The limitations of print on paper are of course artificial in an electronic environment. Once researchers become comfortable with e-prints as a way of disseminating their work, they may start to create files that look more and more like multimedia products. While this is not yet a real issue, it may soon become one. Such a change in habits would increase the technical challenges involved in preserving e-prints. For example, the inclusion of more dynamic content would make preservation more difficult. Dynamic content tends to involve inherently more complex formats making it more difficult to separate data from the software that enables users to access the content. At present, e-prints are very self-contained, but there is potential for the text of an e-print that presents the analysis of data to be integrated more closely with the dataset itself. This would mean that the successful preservation of the e-print would be inextricably linked with the preservation of the data (and perhaps also the software tools for its analysis). Such developments will need to be carefully monitored.

Practical Issues: Organisational and Managerial Challenges

Many of the technical issues associated with the preservation of e-prints are becoming clearer, but there is more uncertainty when it comes to wider organisational and managerial issues. One key uncertainty is that of institutional commitment. Some very useful work has already been done in identifying incentives for institutions and their members to move ahead in this area. However, a great deal more needs to be done to get the issues on the agenda of more faculty, institutional managers, and other stakeholders in the scholarly communication process.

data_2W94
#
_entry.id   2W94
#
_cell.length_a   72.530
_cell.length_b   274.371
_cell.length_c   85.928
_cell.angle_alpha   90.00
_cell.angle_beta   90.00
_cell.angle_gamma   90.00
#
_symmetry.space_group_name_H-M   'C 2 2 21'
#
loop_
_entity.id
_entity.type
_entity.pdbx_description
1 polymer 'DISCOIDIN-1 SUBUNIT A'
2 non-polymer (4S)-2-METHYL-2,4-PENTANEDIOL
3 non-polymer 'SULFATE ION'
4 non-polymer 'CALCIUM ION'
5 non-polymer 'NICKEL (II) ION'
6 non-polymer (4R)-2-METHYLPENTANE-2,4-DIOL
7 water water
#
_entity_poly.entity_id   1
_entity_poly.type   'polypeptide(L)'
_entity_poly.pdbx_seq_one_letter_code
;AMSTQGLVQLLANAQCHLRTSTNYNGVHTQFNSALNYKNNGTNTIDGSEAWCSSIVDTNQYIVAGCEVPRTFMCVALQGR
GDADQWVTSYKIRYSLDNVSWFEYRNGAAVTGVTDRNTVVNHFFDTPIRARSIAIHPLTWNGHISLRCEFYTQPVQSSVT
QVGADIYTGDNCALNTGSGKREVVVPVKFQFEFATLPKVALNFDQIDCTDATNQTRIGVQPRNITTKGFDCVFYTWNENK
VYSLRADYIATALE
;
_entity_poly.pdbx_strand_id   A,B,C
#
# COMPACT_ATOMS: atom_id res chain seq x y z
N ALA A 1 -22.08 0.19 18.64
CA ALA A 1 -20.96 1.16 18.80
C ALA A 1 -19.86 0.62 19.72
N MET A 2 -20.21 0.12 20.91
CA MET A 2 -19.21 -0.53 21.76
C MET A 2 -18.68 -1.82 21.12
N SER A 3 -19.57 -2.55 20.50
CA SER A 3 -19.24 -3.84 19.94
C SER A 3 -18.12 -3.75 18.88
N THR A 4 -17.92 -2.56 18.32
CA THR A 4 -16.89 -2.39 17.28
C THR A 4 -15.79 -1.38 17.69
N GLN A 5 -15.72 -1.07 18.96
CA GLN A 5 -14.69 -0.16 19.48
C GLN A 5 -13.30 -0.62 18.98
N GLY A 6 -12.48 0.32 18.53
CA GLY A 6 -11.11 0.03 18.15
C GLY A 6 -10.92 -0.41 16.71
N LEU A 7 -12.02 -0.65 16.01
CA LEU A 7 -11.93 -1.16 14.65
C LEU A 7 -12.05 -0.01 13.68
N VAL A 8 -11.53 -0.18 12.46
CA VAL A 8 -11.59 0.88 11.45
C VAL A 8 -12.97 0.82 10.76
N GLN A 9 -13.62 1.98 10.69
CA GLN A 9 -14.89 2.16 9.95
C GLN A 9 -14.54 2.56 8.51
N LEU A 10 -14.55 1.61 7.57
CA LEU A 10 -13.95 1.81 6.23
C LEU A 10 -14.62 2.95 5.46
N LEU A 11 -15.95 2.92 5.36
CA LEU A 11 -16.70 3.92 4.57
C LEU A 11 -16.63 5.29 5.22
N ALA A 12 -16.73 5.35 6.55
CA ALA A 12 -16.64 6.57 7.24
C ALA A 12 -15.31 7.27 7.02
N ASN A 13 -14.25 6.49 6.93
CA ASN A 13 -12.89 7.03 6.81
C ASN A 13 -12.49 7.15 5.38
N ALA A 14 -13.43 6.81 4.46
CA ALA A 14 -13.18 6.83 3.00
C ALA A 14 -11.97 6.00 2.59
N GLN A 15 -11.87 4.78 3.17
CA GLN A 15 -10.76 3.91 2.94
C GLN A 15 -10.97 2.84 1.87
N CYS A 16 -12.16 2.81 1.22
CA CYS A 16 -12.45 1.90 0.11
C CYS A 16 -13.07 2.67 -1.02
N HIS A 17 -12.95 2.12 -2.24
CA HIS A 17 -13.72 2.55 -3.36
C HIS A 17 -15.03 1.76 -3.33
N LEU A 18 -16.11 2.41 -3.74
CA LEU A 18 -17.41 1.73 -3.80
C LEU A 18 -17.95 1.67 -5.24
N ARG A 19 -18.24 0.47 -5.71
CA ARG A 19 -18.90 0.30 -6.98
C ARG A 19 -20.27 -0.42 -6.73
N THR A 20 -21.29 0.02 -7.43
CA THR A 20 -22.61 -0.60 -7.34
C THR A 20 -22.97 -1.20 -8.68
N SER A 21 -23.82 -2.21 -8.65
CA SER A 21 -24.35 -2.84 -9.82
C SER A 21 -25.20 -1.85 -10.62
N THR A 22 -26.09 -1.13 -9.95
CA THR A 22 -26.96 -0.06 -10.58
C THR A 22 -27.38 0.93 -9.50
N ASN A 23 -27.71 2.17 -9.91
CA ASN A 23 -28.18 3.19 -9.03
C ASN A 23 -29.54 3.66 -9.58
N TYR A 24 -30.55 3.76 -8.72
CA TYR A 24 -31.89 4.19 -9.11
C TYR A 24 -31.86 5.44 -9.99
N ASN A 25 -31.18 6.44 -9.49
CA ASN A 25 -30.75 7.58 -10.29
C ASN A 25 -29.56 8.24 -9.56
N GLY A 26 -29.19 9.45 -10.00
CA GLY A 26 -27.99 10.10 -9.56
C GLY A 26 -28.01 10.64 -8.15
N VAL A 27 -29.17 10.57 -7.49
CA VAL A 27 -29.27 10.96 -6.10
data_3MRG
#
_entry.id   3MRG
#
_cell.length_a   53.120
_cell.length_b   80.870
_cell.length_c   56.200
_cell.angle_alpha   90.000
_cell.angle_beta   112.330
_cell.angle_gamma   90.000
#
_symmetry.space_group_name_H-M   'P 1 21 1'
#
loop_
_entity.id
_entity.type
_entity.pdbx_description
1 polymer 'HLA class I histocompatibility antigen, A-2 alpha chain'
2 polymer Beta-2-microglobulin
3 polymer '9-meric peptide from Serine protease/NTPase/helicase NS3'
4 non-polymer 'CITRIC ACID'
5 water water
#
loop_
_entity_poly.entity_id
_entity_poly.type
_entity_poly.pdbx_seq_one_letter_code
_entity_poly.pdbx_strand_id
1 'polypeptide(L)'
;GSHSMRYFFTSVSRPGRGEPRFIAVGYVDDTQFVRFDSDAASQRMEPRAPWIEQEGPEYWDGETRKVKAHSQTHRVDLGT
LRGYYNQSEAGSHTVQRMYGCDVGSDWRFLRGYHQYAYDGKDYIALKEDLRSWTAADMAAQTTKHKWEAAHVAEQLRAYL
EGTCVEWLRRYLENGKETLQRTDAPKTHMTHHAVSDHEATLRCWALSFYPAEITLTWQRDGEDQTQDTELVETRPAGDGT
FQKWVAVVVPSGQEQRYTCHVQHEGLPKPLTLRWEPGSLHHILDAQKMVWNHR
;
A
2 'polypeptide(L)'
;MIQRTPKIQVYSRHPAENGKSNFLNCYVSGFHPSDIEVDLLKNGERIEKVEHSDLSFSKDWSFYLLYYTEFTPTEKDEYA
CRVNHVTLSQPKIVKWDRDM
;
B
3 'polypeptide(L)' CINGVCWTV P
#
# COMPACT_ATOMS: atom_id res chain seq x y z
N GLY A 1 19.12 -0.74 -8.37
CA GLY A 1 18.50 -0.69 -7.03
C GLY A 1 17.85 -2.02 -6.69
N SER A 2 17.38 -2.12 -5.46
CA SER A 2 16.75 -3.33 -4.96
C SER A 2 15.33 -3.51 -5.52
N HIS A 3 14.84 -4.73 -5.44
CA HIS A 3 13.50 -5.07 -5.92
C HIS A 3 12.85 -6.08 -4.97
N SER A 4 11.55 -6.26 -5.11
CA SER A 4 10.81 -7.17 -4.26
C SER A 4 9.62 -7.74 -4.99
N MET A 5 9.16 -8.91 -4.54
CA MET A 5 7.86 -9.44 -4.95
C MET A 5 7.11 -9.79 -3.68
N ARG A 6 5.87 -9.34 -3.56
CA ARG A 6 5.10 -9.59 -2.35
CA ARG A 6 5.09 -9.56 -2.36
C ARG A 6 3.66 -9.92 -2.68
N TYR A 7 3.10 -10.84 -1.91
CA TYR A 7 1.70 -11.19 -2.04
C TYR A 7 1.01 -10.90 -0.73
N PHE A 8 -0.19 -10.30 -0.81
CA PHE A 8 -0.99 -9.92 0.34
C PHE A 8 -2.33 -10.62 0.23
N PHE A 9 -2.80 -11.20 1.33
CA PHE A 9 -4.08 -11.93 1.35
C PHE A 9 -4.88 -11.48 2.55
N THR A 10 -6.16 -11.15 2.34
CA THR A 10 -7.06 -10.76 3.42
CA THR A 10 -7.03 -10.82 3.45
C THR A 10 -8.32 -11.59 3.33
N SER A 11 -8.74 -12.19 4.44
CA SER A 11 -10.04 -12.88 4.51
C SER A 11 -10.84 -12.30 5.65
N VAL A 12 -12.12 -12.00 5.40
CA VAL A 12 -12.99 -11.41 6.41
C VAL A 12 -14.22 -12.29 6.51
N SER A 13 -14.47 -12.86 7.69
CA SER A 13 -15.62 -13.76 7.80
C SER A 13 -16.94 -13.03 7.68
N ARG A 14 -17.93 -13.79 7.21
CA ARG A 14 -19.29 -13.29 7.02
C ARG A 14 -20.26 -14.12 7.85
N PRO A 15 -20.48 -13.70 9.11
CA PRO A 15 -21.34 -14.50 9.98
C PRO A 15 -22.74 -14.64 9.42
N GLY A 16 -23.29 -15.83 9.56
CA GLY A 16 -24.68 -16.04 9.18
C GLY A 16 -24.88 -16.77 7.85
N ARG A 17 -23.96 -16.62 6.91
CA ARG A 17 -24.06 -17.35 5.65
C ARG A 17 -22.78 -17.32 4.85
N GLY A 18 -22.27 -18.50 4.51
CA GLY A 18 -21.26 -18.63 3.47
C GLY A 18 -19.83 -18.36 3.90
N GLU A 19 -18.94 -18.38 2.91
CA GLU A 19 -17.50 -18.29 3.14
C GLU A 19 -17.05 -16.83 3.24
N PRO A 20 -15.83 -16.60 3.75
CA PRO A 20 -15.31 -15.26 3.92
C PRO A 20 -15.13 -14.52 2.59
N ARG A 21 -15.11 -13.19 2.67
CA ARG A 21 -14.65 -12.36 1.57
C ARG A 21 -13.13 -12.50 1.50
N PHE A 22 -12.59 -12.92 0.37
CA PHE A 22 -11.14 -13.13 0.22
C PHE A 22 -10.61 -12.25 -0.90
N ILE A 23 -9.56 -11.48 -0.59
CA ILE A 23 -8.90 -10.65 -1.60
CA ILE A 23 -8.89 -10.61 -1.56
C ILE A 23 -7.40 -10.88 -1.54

Funding is a particular challenge. The costs of digital preservation in general are still difficult to calculate, and it is unclear as yet how much of the work will be funded. It is equally unclear how open-access in general will be funded. Establishing costing and funding models for digital preservation of open-access materials is therefore doubly difficult. Whilst carrying out the feasibility study mentioned previously, it became clear that any discussion of long-term preservation is premature for many institutional repositories while they rely on short-term project funding. More stable funding streams and more reliable costing models need to be established.

Organisational models for managing and preserving e-prints also need to be further investigated. The model that is being tested out by a number of projects (including SHERPA) is an institutional one. Institutions provide access to the information assets created by their members. However, digital preservation may not necessarily be an activity carried out by all institutions. Models emerging from early digital preservation activity suggest that consortia or supra-institutional agencies may be better suited to manage the complex issues involved. If this is the case, what is the relationship between the institutional repository (which manages access to content) and the preservation agency (which preserves it)? Within the SHERPA project we plan to consider this question as well as to analyse more distributed approaches to preservation.